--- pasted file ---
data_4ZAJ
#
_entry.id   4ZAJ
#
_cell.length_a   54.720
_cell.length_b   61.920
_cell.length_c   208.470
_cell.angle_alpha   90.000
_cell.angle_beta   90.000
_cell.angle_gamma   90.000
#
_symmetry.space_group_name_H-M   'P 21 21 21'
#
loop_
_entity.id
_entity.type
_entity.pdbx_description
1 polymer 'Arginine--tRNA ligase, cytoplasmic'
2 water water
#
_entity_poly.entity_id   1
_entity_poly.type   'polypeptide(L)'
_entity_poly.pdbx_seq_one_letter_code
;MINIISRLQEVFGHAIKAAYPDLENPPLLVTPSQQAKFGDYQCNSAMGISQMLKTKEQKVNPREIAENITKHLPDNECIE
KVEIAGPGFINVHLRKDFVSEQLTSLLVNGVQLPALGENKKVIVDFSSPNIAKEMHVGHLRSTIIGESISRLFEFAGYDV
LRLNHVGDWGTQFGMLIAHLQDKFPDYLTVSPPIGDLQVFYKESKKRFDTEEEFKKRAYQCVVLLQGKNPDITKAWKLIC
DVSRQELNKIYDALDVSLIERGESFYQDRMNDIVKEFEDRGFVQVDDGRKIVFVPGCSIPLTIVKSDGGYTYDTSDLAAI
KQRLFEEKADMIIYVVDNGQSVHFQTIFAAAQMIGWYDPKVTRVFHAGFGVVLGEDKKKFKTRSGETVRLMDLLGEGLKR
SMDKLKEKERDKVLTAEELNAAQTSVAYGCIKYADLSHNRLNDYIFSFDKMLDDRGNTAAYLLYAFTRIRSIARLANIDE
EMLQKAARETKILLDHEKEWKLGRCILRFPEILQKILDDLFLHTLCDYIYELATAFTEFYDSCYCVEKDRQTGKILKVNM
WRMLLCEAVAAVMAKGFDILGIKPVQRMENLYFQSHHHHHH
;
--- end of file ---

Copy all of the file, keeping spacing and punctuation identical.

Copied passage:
data_4ZAJ
#
_entry.id   4ZAJ
#
_cell.length_a   54.720
_cell.length_b   61.920
_cell.length_c   208.470
_cell.angle_alpha   90.000
_cell.angle_beta   90.000
_cell.angle_gamma   90.000
#
_symmetry.space_group_name_H-M   'P 21 21 21'
#
loop_
_entity.id
_entity.type
_entity.pdbx_description
1 polymer 'Arginine--tRNA ligase, cytoplasmic'
2 water water
#
_entity_poly.entity_id   1
_entity_poly.type   'polypeptide(L)'
_entity_poly.pdbx_seq_one_letter_code
;MINIISRLQEVFGHAIKAAYPDLENPPLLVTPSQQAKFGDYQCNSAMGISQMLKTKEQKVNPREIAENITKHLPDNECIE
KVEIAGPGFINVHLRKDFVSEQLTSLLVNGVQLPALGENKKVIVDFSSPNIAKEMHVGHLRSTIIGESISRLFEFAGYDV
LRLNHVGDWGTQFGMLIAHLQDKFPDYLTVSPPIGDLQVFYKESKKRFDTEEEFKKRAYQCVVLLQGKNPDITKAWKLIC
DVSRQELNKIYDALDVSLIERGESFYQDRMNDIVKEFEDRGFVQVDDGRKIVFVPGCSIPLTIVKSDGGYTYDTSDLAAI
KQRLFEEKADMIIYVVDNGQSVHFQTIFAAAQMIGWYDPKVTRVFHAGFGVVLGEDKKKFKTRSGETVRLMDLLGEGLKR
SMDKLKEKERDKVLTAEELNAAQTSVAYGCIKYADLSHNRLNDYIFSFDKMLDDRGNTAAYLLYAFTRIRSIARLANIDE
EMLQKAARETKILLDHEKEWKLGRCILRFPEILQKILDDLFLHTLCDYIYELATAFTEFYDSCYCVEKDRQTGKILKVNM
WRMLLCEAVAAVMAKGFDILGIKPVQRMENLYFQSHHHHHH
;